With the large numbers of pending retirements and the resulting skill shortages, some companies in these sectors are increasingly turning to older workers for their future growth prospects, said The Conference Board report. The technology and pharmaceuticals industries generally express worries about the development of new products and services and anticipate a drain in experienced engineers, key account sales representatives, and senior managers, the report said.
“These companies recognize that a maturing workforce can positively impact customer satisfaction and profitability, but not without effective initiatives designed to make it easier for different generations of workers to work better together,” researchers wrote in the report.
One-half of companies interviewed feel that the departure of mature workers presents potential knowledge vulnerabilities. About one-third have conducted workforce planning studies and identified potential knowledge areas where they could be vulnerable. One-half of those interviewed have some form of mentoring program in place to share and transfer knowledge.
The initiative is being driven by the fact that more than 40% of the US workforce is expected to stop full-time work by the end of the decade. To keep from losing them entirely, the research report said some “forward thinking” firms are recruiting, retaining, and developing flexible work-time arrangements and/or phased retirement plans for these workers (55 years of age or older), many of whom have skills that are difficult to replace. That is putting them ahead of firms viewing the older workers as burdens that put more strain on their pension and retiree health care programs, the Conference Board asserted.
“The maturing workforce is often seen as an issue to be dealt with instead of a great opportunity to be leveraged,” said Lorrie Foster, Director of Research Working Groups at The Conference Board and co-author of the report with management consultant Lynne Morton and Jeri Sedlar. “The skills and knowledge mature workers possess can be utilized to great advantage by a company that knows itself well and can identify its weak areas that can be bolstered by the right mature workers.”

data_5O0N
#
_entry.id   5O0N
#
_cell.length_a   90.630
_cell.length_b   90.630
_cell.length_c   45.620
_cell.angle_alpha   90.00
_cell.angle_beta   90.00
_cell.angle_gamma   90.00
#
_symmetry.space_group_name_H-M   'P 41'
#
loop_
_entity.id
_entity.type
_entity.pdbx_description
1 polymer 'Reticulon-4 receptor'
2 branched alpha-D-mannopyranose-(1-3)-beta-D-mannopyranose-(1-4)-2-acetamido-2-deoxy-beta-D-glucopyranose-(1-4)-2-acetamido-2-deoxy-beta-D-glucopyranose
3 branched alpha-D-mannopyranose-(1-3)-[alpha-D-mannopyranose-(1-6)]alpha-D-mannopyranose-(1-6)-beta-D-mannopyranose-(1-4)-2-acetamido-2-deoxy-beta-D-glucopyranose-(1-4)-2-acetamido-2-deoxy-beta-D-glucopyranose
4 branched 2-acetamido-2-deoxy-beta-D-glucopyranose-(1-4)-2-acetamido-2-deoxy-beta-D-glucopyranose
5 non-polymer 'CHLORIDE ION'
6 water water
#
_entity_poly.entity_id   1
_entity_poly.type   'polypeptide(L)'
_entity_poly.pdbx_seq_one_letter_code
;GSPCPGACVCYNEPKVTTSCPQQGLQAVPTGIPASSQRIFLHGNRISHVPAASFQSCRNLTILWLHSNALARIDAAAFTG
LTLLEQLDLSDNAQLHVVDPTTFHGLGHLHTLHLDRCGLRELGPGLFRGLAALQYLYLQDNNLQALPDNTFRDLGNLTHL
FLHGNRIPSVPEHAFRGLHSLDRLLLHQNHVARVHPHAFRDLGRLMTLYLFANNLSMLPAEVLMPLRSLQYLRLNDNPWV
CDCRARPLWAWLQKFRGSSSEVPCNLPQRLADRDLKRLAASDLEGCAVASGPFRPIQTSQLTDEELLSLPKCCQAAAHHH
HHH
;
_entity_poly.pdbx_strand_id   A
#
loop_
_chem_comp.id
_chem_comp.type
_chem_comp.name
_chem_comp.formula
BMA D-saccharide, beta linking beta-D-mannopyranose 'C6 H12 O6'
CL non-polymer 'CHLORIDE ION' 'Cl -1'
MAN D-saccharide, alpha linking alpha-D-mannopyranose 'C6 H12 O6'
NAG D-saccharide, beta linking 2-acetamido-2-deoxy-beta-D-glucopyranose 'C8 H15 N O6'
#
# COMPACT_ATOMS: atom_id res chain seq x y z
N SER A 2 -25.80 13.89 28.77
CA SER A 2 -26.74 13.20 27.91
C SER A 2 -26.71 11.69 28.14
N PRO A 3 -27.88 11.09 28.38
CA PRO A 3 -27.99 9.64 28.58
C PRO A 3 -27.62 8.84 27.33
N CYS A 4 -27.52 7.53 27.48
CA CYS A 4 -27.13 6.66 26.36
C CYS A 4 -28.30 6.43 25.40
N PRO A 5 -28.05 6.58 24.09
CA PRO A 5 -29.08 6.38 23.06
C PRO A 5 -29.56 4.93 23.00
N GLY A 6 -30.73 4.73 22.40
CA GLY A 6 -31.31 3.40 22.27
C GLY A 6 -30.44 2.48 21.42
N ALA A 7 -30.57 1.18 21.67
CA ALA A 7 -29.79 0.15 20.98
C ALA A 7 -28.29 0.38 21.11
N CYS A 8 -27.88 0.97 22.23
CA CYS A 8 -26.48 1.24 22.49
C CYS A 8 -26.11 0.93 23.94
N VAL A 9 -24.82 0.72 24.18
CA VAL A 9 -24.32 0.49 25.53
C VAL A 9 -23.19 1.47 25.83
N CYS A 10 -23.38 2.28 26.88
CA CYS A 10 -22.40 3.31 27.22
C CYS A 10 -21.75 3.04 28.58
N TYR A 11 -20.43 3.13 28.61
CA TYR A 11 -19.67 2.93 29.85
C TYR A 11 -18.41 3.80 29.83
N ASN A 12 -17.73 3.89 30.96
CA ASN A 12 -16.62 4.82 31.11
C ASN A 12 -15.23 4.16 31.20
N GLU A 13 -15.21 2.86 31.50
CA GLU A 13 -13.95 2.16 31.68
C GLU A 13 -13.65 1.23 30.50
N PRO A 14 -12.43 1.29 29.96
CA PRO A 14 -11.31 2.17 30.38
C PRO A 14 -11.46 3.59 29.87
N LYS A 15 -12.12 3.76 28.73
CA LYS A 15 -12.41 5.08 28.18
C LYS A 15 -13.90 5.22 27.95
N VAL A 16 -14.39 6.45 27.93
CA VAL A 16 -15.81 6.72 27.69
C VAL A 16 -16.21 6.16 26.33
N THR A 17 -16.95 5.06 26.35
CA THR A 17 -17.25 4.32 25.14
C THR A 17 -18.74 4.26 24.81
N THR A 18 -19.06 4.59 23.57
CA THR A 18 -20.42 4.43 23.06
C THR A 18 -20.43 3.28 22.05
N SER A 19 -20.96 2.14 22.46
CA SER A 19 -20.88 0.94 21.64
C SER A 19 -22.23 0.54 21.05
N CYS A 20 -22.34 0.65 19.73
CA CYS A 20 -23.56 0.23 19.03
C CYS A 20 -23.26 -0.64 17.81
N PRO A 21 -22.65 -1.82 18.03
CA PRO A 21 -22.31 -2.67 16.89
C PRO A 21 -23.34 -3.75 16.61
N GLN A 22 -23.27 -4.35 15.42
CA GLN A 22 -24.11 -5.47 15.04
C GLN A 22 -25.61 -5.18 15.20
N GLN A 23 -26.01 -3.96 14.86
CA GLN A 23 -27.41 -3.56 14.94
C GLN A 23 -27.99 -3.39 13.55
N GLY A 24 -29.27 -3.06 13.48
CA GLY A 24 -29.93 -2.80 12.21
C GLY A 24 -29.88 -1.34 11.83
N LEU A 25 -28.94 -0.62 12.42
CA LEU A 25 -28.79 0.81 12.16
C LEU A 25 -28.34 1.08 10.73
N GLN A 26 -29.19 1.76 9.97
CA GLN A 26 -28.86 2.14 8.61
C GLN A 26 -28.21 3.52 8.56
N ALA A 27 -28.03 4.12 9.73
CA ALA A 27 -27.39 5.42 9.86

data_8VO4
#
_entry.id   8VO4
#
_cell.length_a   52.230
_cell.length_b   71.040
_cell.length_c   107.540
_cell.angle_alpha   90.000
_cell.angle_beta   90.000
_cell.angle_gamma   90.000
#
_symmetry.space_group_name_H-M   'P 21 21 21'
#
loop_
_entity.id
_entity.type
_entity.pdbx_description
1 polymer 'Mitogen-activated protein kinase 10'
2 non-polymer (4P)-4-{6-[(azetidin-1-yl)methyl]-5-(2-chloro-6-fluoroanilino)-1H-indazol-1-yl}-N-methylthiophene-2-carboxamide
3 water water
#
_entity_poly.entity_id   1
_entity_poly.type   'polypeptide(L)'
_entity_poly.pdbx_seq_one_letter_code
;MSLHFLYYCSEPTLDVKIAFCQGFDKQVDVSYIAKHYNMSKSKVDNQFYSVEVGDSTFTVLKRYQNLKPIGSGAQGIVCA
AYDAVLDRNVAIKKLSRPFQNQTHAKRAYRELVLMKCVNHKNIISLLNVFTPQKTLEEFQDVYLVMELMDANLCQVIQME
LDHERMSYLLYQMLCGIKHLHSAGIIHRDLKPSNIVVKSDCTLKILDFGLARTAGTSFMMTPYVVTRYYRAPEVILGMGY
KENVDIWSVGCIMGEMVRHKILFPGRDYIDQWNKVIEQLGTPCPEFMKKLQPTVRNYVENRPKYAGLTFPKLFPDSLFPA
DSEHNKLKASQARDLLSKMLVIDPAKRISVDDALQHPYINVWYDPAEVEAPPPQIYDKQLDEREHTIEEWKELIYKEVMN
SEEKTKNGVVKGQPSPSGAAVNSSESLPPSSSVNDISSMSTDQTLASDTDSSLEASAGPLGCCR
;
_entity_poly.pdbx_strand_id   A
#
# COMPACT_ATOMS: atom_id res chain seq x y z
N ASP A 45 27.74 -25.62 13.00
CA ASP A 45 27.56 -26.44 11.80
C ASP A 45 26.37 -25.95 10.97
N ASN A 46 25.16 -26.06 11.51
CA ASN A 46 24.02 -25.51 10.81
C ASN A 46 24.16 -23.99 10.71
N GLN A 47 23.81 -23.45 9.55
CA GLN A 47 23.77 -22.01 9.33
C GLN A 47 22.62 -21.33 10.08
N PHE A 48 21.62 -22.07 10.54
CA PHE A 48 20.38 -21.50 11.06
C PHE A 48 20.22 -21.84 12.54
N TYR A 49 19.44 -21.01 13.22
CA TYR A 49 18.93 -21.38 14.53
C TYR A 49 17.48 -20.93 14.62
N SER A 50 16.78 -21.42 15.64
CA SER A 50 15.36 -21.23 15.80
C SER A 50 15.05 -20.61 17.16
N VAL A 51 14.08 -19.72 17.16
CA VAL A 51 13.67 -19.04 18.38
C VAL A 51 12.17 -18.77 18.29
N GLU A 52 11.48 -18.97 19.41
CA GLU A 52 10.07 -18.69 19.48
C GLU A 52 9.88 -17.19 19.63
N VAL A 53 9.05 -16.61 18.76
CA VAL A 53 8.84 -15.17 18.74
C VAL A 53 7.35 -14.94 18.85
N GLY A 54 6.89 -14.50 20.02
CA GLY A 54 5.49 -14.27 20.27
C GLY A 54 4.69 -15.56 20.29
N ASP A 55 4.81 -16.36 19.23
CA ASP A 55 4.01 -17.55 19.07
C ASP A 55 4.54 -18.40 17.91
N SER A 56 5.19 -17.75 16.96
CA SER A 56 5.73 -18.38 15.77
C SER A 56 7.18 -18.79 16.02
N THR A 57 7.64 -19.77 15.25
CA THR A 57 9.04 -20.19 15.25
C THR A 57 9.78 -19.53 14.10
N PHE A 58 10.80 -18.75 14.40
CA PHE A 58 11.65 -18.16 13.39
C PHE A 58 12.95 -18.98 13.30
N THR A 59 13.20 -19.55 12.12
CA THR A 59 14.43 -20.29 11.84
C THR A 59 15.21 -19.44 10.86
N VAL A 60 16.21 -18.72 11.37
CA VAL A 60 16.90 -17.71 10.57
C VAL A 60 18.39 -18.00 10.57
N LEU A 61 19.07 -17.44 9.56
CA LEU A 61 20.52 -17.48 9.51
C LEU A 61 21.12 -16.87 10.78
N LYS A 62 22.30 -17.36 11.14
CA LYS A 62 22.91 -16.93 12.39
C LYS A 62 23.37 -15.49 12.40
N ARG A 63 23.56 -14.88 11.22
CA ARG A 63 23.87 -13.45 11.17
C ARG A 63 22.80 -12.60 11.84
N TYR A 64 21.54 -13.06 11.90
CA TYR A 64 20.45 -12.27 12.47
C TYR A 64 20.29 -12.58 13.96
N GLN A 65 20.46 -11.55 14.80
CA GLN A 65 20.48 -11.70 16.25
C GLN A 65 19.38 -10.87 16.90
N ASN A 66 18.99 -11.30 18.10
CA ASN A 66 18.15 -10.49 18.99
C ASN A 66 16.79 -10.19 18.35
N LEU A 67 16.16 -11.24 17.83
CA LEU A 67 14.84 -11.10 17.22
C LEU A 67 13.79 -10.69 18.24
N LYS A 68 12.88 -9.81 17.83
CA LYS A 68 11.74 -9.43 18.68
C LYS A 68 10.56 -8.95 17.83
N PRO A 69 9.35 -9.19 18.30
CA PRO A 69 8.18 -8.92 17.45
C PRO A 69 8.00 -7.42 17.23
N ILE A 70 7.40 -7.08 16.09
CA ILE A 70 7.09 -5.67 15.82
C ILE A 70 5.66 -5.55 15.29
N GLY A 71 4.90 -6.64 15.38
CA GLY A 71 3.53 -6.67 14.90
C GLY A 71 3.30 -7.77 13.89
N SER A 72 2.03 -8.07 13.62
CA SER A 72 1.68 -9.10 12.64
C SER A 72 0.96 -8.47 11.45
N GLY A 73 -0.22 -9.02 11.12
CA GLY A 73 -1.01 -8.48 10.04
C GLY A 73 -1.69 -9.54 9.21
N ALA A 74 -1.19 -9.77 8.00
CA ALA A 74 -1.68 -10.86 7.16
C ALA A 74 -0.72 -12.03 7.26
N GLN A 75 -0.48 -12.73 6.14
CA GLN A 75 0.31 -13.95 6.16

More older workers want to remain in their jobs for both personal fulfillment and financial reasons. In a related forthcoming study from The Conference Board, more than half (55%) of older employees surveyed said they were not planning to retire because they find their jobs interesting. Significantly, 74% also cited not having sufficient financial resources as a reason they were continuing to work, and 60% cited the need for medical benefits.
Boomers also indicate that the historical linear life plan – where certain years are earmarked for education, work, and then leisure – is becoming obsolete. Boomers want to work on terms that are customized to their needs. “New work arrangements that capitalize on this desired work/project orientation have to be developed to meet the needs of the mature worker and the headcount concerns of the corporation,” said Sedlar. “The need to create a corporate culture as well as learning institutions welcoming to all generations is becoming more apparent.”
The report is based on a “managing mature workers” working group comprised of executives from a cross-section of industries, staff and line functions, and job titles. It includes such major companies as BP America, Ernst & Young LLP, Ford Motor Company, IBM, JP Morgan Chase, and Shell International. It’s one of 10 current Research Working Groups designed by The Conference Board to examine major issues facing business.
More information on the study is here .
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